Fairfax County's campaign against tire swings -- officials banned them last month from elementary school playgrounds -- is a good example of throwing the baby out with the bath water.

The old-fashioned swing certainly has a place as a means of both fun and physical development (arm, leg, body-weight coordination), and I do not advocate its removal from playgrounds. But a tire swing offers children an opportunity to play closely together in a unified and cooperative manner. If you have ever taken a half-hour off to make a time and motion study of children on the two types of swings, you'd find the tire swing far superior.

The problem is not with the tire swing itself, but with the failure of proper, periodic and continuing inspection as well as the quality of the tire swivel and the improper installation of the swivel by novices.

Having been sued three times, I no longer build playgrounds for public schools. Instead, I help community groups create their own recreational projects and design safety programs for schools and parks and recreation commissions. The last time I was sued, I was held negligent for failure to tell the school authorities that when a Tarzan rope swing was cut by vandals, it should be replaced. The cut rope was left in place four months until a young girl fell while using it. The school never notified me the rope had been cut, never took the rope down or replaced it.

My swing swivels are the result of years of development. I have had them broken in testing labs, but only under pressure of more than 4,500 pounds. Now that they are heat-treated, they will endure even more stress. The swivels are fitted with two grease fittings, one for the universal joint and one for the ball bearing raceway. They have not broken or failed in 10 years, with the possible exception of one that came apart because of improper installation.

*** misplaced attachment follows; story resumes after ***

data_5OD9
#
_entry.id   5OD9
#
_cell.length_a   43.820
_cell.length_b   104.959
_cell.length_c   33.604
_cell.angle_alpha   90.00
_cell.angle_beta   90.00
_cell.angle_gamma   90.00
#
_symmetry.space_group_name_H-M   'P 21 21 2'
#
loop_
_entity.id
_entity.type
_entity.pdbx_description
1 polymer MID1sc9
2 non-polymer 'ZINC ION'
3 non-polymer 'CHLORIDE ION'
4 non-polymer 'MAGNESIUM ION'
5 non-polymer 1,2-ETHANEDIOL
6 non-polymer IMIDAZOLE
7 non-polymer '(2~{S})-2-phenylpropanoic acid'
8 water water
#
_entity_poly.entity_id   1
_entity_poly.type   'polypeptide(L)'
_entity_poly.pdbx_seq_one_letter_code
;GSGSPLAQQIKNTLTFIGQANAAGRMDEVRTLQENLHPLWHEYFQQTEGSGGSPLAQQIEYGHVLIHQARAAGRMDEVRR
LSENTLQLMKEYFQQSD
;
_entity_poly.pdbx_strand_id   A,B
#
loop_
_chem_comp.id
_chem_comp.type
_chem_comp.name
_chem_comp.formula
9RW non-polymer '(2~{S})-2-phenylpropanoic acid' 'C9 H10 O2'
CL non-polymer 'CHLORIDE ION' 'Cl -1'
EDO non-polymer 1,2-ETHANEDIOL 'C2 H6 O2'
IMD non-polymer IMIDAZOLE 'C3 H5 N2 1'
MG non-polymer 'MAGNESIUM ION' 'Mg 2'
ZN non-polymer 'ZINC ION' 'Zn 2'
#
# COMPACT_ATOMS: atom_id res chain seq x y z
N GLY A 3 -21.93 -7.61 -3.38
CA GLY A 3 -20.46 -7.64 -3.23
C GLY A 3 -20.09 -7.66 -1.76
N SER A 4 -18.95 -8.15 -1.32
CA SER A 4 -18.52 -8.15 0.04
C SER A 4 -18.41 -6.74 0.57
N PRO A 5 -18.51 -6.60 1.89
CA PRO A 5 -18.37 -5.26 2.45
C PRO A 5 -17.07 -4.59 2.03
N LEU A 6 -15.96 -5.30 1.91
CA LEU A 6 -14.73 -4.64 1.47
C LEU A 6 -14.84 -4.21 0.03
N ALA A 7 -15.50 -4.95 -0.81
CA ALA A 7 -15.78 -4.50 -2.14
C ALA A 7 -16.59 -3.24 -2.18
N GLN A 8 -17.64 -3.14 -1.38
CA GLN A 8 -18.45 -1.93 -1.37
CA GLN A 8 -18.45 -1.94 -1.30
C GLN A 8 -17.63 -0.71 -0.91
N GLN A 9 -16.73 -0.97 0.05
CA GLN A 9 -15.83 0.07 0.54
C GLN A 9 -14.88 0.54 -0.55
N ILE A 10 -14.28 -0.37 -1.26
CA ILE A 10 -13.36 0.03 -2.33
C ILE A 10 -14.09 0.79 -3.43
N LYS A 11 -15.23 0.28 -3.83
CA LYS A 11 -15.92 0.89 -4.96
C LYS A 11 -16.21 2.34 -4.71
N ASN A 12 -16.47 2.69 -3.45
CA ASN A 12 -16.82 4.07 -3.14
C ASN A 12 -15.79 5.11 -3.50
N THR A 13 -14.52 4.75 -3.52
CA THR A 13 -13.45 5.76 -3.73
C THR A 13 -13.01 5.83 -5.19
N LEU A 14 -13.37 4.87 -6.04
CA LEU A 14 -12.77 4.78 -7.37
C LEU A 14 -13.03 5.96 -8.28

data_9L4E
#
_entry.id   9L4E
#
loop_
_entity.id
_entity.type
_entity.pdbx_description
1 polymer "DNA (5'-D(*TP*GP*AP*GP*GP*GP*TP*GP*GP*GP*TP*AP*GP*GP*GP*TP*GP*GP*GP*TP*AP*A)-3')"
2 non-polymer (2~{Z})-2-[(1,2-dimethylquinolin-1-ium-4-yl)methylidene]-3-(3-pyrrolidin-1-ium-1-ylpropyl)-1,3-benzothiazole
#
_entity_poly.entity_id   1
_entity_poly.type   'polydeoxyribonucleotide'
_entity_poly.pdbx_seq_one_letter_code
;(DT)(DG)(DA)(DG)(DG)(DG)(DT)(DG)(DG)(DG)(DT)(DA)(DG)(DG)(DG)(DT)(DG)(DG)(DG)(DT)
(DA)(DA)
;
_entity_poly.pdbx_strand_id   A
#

To my knowledge no one was hurt in that accident, and more foolproof assembly methods have been developed to prevent a recurrence.

There are more than 150,000 children injured each year on our playgrounds, according to the Consumer Products Safety Commission. Most industries have safety classes to instruct workers how to protect themselves from injuries. The mining and quarry industry holds half-day safety classes every month. But not so the school systems of America. Can we do less for our children on our school's playgrounds than we do for the safety of our adult miners?

Does the Fairfax County school system have a safety check list requiring that workers every week look for loose or protruding bolts? What do they do each week when nails or screws come loose, when a steel post placed in concrete begins to rust at the base, when swing chains become worn, when the protective ground cover is eroded away from the base of sliding boards or the foot of ladders, or when any of hundreds of potential hazards appear?

When was the last time the Fairfax school system conducted a "Safety on the Playground" seminar for children and teachers? What is the monitor-child ratio on the playground? On most of the many thousands of school playgrounds I have visited, the ratio is close to 100 to one. How can one teacher or part-time monitor supervise 100 children bursting with energy?

I have served as an expert witness in more than 90 playground accident lawsuits -- several involving the death of children. In not one of these 90 accidents has the school or municipality ever had any sort of safety inspection procedure. Some schools have had as many as a dozen children injured in the same way on the same piece of play equipment and refused to remove the dangerous device from the playground.

Fairfax County schools and the rest of the country's schools should have a weekly inspection log for every playground. Officials should purchase materials that have been certified safe by independent testing laboratories, and they should have more frequent and better supervised recreation periods.

Then we might be on our way to a better educated child who might come closer to being physically fit, mentally alert and happy.

-- Paul Hogan